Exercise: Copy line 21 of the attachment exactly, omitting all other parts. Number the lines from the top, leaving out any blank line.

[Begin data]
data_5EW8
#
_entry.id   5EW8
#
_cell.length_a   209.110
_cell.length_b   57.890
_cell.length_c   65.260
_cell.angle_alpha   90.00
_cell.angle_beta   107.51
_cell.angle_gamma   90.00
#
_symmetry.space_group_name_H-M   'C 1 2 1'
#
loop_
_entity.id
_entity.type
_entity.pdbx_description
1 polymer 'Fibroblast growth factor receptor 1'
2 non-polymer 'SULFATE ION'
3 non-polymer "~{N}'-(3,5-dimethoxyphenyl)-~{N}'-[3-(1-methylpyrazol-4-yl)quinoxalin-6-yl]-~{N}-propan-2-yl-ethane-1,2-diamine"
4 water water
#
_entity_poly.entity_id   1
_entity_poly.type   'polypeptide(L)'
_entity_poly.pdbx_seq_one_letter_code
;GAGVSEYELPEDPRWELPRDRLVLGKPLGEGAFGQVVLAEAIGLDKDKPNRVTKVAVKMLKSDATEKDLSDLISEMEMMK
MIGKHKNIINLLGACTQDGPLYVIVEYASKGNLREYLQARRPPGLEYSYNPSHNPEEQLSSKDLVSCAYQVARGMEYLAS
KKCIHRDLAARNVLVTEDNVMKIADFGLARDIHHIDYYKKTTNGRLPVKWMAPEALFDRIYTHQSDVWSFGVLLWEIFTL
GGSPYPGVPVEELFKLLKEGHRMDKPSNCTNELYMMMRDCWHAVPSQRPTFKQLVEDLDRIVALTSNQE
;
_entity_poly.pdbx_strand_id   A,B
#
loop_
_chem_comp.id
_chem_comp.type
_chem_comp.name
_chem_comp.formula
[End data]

4 water water